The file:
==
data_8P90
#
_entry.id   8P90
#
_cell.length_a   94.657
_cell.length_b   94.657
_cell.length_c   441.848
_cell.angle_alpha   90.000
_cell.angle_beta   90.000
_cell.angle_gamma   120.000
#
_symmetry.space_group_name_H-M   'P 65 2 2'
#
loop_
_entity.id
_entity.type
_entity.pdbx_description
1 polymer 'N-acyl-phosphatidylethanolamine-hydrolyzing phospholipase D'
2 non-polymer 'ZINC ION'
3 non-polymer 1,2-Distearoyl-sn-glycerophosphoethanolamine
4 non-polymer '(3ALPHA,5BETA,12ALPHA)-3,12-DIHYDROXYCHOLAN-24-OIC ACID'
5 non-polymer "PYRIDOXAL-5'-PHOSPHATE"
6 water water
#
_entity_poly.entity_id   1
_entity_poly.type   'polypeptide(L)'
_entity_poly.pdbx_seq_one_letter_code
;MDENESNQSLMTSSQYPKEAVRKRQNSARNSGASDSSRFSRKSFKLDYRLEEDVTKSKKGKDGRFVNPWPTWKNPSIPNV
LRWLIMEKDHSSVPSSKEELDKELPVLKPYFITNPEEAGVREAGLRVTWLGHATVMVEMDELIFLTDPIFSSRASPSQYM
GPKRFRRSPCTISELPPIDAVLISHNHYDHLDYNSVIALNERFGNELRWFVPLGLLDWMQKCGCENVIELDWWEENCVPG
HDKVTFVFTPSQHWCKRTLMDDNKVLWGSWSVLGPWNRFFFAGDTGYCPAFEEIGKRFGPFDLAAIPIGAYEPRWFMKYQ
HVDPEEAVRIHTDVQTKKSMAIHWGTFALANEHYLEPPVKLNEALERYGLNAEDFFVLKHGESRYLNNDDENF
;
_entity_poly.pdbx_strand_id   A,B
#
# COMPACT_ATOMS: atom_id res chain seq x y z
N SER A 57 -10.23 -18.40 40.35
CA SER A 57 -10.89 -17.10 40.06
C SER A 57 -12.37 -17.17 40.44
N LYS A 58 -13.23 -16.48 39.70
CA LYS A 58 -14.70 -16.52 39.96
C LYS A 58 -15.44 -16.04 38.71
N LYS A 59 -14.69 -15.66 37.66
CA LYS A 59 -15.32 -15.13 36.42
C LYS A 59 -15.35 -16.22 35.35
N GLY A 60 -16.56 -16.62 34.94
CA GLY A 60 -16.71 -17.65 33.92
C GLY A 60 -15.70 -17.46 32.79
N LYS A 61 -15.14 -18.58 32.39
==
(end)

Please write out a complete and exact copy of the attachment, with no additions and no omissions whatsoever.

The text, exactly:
data_8P90
#
_entry.id   8P90
#
_cell.length_a   94.657
_cell.length_b   94.657
_cell.length_c   441.848
_cell.angle_alpha   90.000
_cell.angle_beta   90.000
_cell.angle_gamma   120.000
#
_symmetry.space_group_name_H-M   'P 65 2 2'
#
loop_
_entity.id
_entity.type
_entity.pdbx_description
1 polymer 'N-acyl-phosphatidylethanolamine-hydrolyzing phospholipase D'
2 non-polymer 'ZINC ION'
3 non-polymer 1,2-Distearoyl-sn-glycerophosphoethanolamine
4 non-polymer '(3ALPHA,5BETA,12ALPHA)-3,12-DIHYDROXYCHOLAN-24-OIC ACID'
5 non-polymer "PYRIDOXAL-5'-PHOSPHATE"
6 water water
#
_entity_poly.entity_id   1
_entity_poly.type   'polypeptide(L)'
_entity_poly.pdbx_seq_one_letter_code
;MDENESNQSLMTSSQYPKEAVRKRQNSARNSGASDSSRFSRKSFKLDYRLEEDVTKSKKGKDGRFVNPWPTWKNPSIPNV
LRWLIMEKDHSSVPSSKEELDKELPVLKPYFITNPEEAGVREAGLRVTWLGHATVMVEMDELIFLTDPIFSSRASPSQYM
GPKRFRRSPCTISELPPIDAVLISHNHYDHLDYNSVIALNERFGNELRWFVPLGLLDWMQKCGCENVIELDWWEENCVPG
HDKVTFVFTPSQHWCKRTLMDDNKVLWGSWSVLGPWNRFFFAGDTGYCPAFEEIGKRFGPFDLAAIPIGAYEPRWFMKYQ
HVDPEEAVRIHTDVQTKKSMAIHWGTFALANEHYLEPPVKLNEALERYGLNAEDFFVLKHGESRYLNNDDENF
;
_entity_poly.pdbx_strand_id   A,B
#
# COMPACT_ATOMS: atom_id res chain seq x y z
N SER A 57 -10.23 -18.40 40.35
CA SER A 57 -10.89 -17.10 40.06
C SER A 57 -12.37 -17.17 40.44
N LYS A 58 -13.23 -16.48 39.70
CA LYS A 58 -14.70 -16.52 39.96
C LYS A 58 -15.44 -16.04 38.71
N LYS A 59 -14.69 -15.66 37.66
CA LYS A 59 -15.32 -15.13 36.42
C LYS A 59 -15.35 -16.22 35.35
N GLY A 60 -16.56 -16.62 34.94
CA GLY A 60 -16.71 -17.65 33.92
C GLY A 60 -15.70 -17.46 32.79
N LYS A 61 -15.14 -18.58 32.39